Though he is not in many ways an attractive character, Bjartur engages our sympathies and gives Independent People both its centre and its holding power — he is a genuinely unforgettable figure. Some passages switch to other perspectives, notably those of his children: a young child's perspective on waking, a teenage girl's first journey to town, and a young man's "calf" love. In his lyrical descriptions of landscapes and his feel for human relationships with them, and in his portrait of poverty and the grim struggle to stay out of debt, Laxness is reminiscent of Thomas Hardy. In other places he steps back and comments in Tolstoyan fashion on the politics and economics of Iceland and the nature of labour and man's place in the world — with some hints of his (communist) politics, though he is never didactic. That may sound off-putting, but Independent People is neither grim nor heavy going: it is imbued with a warm humour, sardonic but at the same time embracing of humanity — and in some parts it has us almost laughing out loud.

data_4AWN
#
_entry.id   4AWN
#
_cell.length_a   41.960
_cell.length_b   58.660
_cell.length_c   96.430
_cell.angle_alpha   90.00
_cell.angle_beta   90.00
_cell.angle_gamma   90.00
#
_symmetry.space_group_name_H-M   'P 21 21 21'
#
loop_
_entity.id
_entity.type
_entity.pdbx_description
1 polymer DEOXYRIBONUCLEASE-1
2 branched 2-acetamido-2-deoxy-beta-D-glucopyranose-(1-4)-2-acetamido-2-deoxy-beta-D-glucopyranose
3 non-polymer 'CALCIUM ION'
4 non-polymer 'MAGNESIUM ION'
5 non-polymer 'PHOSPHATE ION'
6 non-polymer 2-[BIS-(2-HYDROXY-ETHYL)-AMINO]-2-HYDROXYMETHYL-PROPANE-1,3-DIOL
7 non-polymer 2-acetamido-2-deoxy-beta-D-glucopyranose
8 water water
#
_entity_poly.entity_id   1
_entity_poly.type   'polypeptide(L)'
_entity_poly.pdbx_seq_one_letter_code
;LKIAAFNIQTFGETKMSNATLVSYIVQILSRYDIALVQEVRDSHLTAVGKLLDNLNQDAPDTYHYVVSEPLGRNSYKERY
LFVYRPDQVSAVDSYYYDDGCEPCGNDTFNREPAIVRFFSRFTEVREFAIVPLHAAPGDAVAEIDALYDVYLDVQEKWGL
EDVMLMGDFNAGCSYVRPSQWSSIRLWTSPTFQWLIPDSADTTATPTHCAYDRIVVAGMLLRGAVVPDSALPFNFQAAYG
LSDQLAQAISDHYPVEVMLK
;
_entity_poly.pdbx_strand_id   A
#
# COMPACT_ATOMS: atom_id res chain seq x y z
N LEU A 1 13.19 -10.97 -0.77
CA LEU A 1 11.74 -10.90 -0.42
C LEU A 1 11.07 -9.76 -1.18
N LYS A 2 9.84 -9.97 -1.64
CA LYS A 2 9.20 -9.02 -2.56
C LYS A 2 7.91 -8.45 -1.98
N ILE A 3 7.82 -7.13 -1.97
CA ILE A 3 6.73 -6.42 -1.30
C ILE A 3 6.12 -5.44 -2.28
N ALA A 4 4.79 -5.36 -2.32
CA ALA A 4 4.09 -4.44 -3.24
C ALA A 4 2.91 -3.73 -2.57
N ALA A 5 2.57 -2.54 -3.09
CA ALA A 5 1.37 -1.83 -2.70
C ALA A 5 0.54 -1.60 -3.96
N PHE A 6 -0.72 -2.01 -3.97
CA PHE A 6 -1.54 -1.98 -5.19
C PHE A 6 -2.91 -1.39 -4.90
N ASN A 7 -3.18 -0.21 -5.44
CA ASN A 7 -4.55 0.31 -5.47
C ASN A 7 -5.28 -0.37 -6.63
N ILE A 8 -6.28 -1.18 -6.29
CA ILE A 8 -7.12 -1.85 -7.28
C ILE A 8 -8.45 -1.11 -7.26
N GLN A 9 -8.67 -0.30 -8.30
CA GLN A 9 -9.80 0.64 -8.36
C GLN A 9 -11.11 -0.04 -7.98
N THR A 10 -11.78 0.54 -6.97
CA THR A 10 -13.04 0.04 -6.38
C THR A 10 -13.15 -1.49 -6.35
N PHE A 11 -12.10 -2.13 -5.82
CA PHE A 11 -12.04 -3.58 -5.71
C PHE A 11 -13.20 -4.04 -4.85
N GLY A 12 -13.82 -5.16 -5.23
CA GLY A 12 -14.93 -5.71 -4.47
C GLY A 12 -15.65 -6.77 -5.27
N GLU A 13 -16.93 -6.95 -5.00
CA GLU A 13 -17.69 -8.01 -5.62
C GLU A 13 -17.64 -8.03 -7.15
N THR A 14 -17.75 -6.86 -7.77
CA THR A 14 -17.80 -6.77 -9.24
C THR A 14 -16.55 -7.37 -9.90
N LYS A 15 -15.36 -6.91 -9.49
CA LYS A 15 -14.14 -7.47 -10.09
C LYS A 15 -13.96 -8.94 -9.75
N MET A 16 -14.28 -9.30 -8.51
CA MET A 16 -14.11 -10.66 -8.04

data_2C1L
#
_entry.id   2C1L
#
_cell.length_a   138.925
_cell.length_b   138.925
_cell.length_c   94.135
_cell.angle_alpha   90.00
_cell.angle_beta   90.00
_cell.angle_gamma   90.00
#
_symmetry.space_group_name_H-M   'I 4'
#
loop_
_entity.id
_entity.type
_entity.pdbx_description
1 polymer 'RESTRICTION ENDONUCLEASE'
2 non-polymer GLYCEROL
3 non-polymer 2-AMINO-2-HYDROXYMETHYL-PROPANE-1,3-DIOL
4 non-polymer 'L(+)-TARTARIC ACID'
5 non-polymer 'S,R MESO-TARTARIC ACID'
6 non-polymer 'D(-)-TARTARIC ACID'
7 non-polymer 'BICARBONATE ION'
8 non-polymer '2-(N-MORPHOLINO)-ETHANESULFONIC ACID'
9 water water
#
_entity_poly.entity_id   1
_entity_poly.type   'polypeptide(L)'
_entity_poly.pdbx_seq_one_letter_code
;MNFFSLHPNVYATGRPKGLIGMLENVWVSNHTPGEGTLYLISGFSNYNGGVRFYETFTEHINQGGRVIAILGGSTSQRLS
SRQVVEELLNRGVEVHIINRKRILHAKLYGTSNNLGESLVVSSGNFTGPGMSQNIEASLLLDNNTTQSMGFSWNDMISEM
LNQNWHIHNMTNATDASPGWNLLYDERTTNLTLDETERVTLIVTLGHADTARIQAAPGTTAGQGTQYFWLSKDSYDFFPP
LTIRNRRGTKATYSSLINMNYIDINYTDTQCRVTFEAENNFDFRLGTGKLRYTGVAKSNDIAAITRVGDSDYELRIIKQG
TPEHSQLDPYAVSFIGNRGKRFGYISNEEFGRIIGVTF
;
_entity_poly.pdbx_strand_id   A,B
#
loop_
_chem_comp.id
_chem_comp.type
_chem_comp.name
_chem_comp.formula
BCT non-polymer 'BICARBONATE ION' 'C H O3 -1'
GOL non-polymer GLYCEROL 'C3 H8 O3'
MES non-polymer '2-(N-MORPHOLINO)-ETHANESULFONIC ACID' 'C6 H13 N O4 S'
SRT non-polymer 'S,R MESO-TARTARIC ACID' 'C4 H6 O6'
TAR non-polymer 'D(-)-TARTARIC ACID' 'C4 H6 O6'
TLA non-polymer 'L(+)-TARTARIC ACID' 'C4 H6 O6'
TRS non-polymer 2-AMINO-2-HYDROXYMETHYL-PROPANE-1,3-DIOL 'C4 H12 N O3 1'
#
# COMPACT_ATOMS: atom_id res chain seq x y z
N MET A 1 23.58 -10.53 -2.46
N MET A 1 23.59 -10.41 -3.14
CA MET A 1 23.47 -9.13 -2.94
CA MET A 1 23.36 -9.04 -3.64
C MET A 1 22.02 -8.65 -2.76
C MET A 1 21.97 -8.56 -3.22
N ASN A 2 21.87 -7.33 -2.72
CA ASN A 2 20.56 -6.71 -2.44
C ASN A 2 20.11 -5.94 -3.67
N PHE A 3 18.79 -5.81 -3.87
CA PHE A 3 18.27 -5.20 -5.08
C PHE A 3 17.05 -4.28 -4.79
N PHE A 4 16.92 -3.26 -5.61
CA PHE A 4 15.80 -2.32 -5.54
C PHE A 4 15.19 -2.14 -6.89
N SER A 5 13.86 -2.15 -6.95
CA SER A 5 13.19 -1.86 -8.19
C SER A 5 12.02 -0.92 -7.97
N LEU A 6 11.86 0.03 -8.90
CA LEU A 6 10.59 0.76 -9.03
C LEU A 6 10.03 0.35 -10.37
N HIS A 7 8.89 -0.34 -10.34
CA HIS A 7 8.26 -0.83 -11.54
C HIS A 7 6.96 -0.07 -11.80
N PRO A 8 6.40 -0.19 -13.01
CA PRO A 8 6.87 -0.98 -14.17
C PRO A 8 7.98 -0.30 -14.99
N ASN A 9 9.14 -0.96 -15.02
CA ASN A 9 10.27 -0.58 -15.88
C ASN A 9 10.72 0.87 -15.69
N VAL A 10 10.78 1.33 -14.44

Independent People is a glorious novel, clever and entertaining but also deeply felt and moving. It was published in two parts in 1934 and 1935; in 1955 Halldór Laxness won the Nobel Prize for Literature, "for his vivid epic power which has renewed the great narrative art of Iceland".